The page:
Air on a shoe string

Estimated to account for more than 80 Tera (1012) Watt hours of electricity consumption, and 55 million tonnes of CO2 per year across the EU, compressed air is equivalent to around ten per cent of total industrial electricity consumption. PNEUROP, the European Committee of Compressors, Vaccum Pumps and Pneumatic Tools, surveyed its members on the relevance of energy efficiency to them. Dave Welch, Ingersoll-Rand, on the results.

The PNEUROP study provides an explanation for why energy efficiency has been

a low priority with compressed air users. Since compressed air is an essential

part of thhe production process for most industrial compressed air users, system

reliability is the absolute primary performance criterion and has been seen

by many users as more important than potential energy savings.

According to the PNEUROP survey, the cost of compressed air is the least important

performance criterion for users. This represents an important finding for the

survey, since the basic tool that must be used to encourage energy efficiency

is cost reduction. Several reasons seem to explain the low priority which users

give to compressed air costs, even in highly cost-competitive industries.

Air accounting

The first is the absence in most businesses of compressed air accounting – in

many cases, users are simply not aware of compressed air costs. Neither the

compressed air operating costs, nor the energy for compressed air appear as

distinct items in corporate cost accounting. Compressed air energy costs are

most often included in general overhead costs.

Because of the nature of compressed air energy costs, responsibility for cost

reduction measures is often divided between managers for maintenance, production,

purchasing and finance. Co-ordination between these functions is a problem in

all enterprises. It generally requires very high level decisions to cut across

the conflicting priorities of these functions and this type of decision is rare

for compressed air, which is not viewed as a strategic business issue for users.

Raised profile

Experience has shown that industrial enterprises are loath to allocate precious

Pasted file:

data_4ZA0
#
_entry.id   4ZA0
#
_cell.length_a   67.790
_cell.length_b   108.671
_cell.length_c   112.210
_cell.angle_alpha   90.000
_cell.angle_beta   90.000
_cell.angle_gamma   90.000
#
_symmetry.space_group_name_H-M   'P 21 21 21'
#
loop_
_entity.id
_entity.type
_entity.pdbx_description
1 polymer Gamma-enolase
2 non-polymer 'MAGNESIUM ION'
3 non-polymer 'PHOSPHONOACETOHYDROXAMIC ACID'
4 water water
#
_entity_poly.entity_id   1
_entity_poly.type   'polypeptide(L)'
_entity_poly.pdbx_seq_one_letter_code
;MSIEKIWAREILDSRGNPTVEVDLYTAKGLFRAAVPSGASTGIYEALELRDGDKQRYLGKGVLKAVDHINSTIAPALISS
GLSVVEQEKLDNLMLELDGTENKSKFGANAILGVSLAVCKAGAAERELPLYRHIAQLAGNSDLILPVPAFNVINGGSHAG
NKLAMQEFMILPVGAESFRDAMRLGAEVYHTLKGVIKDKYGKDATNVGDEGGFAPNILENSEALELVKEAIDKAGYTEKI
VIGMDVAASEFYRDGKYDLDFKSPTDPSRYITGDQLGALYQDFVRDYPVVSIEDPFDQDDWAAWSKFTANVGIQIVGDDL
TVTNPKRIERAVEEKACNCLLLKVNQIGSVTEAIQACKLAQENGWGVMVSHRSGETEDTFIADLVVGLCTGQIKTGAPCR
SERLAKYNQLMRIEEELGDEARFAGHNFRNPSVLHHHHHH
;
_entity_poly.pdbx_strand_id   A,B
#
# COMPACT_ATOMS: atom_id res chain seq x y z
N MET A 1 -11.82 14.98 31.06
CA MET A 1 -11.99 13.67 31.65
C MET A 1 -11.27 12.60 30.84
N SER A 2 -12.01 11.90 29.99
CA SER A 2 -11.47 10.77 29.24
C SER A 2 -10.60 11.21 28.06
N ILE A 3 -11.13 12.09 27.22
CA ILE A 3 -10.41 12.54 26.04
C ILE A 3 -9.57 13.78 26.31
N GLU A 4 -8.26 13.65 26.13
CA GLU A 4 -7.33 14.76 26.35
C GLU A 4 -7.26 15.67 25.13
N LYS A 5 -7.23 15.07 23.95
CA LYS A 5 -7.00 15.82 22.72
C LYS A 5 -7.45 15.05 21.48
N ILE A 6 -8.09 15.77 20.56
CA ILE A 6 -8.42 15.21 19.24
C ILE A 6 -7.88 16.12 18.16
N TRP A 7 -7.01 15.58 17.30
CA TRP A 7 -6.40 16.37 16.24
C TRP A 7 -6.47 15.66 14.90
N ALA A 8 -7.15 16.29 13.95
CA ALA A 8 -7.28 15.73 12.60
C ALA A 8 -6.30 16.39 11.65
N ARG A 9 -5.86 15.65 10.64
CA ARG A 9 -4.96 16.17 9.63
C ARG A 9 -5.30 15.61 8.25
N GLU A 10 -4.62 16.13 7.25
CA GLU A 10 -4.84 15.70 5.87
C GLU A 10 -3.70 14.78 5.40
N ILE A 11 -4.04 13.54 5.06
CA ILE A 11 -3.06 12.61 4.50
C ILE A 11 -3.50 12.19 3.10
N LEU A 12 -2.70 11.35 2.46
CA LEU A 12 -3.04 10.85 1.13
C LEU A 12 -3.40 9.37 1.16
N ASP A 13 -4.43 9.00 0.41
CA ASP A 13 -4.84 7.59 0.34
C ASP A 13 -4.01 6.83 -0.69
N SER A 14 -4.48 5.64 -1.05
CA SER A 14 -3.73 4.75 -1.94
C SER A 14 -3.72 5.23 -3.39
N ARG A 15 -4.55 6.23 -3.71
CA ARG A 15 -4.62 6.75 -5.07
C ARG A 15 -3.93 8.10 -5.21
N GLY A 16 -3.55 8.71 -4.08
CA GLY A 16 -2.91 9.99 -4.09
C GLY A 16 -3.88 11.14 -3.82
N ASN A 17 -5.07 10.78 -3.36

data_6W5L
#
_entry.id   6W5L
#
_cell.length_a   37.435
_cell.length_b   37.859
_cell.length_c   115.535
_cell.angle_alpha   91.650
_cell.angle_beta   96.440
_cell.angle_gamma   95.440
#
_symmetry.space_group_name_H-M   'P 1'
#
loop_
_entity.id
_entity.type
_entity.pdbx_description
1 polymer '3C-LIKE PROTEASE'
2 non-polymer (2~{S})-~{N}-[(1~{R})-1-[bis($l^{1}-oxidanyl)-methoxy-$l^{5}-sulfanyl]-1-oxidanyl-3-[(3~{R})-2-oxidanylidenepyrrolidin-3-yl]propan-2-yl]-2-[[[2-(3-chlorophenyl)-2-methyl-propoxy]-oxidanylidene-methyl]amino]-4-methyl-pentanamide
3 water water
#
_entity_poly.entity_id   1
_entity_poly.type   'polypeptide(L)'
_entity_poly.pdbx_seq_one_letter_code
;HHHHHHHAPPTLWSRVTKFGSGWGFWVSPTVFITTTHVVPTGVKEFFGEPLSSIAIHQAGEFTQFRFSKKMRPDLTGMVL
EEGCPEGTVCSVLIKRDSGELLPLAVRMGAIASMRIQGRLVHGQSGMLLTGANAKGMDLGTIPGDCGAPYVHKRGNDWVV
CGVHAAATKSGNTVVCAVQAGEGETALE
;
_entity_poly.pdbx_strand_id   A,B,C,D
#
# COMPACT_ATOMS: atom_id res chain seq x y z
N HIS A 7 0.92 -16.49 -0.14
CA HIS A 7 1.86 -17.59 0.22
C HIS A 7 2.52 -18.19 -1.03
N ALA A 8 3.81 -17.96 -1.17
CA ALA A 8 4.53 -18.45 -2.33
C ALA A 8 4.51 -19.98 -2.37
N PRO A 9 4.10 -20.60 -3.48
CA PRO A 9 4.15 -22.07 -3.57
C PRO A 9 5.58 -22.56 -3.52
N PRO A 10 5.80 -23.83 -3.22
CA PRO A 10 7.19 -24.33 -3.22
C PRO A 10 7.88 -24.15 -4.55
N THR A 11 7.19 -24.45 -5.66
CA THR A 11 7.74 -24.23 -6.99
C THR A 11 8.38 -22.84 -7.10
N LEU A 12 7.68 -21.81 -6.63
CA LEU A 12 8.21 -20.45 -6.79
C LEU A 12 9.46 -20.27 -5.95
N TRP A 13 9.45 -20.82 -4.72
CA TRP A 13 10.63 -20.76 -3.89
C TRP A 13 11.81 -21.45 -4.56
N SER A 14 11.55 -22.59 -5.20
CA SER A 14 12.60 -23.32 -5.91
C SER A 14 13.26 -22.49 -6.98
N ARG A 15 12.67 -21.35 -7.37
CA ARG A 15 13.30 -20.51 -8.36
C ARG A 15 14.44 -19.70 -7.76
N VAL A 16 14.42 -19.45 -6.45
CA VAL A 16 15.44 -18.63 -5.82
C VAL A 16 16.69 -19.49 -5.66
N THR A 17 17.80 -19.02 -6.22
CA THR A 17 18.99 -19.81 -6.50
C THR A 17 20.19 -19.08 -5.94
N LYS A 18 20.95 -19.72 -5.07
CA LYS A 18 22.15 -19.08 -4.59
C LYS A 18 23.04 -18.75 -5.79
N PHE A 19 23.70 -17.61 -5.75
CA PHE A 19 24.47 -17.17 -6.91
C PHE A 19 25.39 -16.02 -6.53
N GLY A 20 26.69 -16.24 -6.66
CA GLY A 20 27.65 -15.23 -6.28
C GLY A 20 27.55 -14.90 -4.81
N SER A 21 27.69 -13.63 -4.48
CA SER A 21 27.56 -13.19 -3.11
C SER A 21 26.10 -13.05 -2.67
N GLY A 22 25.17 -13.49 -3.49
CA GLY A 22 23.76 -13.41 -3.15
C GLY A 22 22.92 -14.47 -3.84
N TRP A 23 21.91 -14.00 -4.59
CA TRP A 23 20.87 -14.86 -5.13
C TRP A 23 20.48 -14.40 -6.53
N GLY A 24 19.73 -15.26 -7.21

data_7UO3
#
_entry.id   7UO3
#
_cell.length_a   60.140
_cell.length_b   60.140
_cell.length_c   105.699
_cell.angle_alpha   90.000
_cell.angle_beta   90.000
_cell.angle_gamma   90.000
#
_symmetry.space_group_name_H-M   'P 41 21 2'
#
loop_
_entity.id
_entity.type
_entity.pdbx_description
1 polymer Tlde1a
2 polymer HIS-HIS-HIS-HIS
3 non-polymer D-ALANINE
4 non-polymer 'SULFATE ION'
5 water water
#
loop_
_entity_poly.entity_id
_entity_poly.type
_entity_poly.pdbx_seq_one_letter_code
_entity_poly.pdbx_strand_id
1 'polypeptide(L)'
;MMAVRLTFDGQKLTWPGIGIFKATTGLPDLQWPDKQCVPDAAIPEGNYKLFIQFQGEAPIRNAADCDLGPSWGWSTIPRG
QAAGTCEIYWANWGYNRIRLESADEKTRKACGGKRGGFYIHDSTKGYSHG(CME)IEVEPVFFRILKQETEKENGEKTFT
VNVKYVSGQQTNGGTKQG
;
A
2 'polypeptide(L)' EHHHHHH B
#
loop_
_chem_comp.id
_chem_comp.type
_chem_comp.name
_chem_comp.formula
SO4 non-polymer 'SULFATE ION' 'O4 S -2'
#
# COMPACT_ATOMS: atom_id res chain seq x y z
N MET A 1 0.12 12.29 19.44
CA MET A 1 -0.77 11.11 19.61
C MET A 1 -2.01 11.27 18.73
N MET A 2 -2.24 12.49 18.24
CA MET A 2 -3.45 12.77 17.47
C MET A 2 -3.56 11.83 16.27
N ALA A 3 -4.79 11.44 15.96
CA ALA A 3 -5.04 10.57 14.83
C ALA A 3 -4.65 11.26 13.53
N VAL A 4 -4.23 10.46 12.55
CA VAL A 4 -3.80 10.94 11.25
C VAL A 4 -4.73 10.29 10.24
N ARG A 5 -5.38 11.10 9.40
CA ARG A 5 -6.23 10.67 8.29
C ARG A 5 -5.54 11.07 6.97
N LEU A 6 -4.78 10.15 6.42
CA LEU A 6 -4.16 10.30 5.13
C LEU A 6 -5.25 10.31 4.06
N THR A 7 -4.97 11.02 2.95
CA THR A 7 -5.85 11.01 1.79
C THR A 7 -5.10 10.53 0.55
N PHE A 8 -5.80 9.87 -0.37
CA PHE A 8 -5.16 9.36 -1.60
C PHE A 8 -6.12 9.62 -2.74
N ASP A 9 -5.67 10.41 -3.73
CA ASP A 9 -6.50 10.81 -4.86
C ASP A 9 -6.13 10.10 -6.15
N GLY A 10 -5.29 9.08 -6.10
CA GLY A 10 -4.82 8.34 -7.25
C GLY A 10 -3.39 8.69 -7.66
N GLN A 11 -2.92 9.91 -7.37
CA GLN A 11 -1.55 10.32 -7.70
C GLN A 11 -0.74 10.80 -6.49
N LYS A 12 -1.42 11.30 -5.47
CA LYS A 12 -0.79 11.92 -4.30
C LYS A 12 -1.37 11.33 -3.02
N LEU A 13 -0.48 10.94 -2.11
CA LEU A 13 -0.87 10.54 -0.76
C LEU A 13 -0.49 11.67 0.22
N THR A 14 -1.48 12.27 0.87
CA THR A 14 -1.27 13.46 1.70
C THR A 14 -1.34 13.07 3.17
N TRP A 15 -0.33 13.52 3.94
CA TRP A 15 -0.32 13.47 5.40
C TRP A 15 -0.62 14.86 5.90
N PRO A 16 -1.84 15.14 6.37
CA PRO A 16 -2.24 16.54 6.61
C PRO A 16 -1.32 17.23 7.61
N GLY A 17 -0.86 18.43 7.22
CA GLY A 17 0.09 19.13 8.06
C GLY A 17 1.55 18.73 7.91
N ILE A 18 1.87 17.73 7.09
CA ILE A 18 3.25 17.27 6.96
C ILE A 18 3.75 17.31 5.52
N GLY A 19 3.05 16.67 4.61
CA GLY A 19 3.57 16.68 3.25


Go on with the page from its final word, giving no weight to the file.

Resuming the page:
capital resources to energy saving investments, even when they show high rates

of return on investment. The advent of the Climate Change Levy, however, has

raised the profile of energy efficiency in processes that are heavy users of

electricity. Companies should now be examining their compressed air systems

to see whether they can apply one or more of the following changes to optimise

energy consumption:

  • improvement of drives – use of high efficiency motors and integration of

    variable speed drives into compressors;

  • optimal choice of the type of compressor, as a function of specific end-use


  • advanced compressor technology, particularly multi-stage compressors;
  • use of sophisticated control systems;
  • recuperating waste heat for use in other functions;
  • improved air treatment – reducing pressure and energy losses in cooling, drying

    and filtering; optimising filtering and drying as a function of users’ needs

    and of temperature conditions;

  • overall system design, including multi-pressue systems;
  • reducing frictional pressure losses in networks;
  • reducing air leaks;
  • optimising certain end use devices;
  • measuring and tracking system performance.

Work undertaken during the PNEUROP study has confirmed that all of these technical

measures can improve energy efficiency in many installations.

In the UK, the government is providing an incentive for adopting energy-saving

equipment through the Enhanced Capital Allowance scheme, allowing companies

to write off 100 per cent of the cost of certain types of equipment in the year

that they buy the equipment.

In most cases, ECAs are available for individual energy saving components within

the system, plus the cost of installation and optimisation.

If a variable speed drive is fitted, the full cost of the purchase and fitting

of the drive will be specified on the ECA list. For a compressed air system,

however, only one compressor fitted with an eligible VSD per system will attract

the enhanced allowance. You will not be able to claim for more than one VSD

per system. A compressed air system is specified as being one or more compressors

on a branch or ring main system.

Integration of speed controllers can be very cost effective in compressed air

installations. With most variable speed drives on the market, their use is restricted

to the sale of new compressors, since retrofitting them to existing machines

is too problematic.

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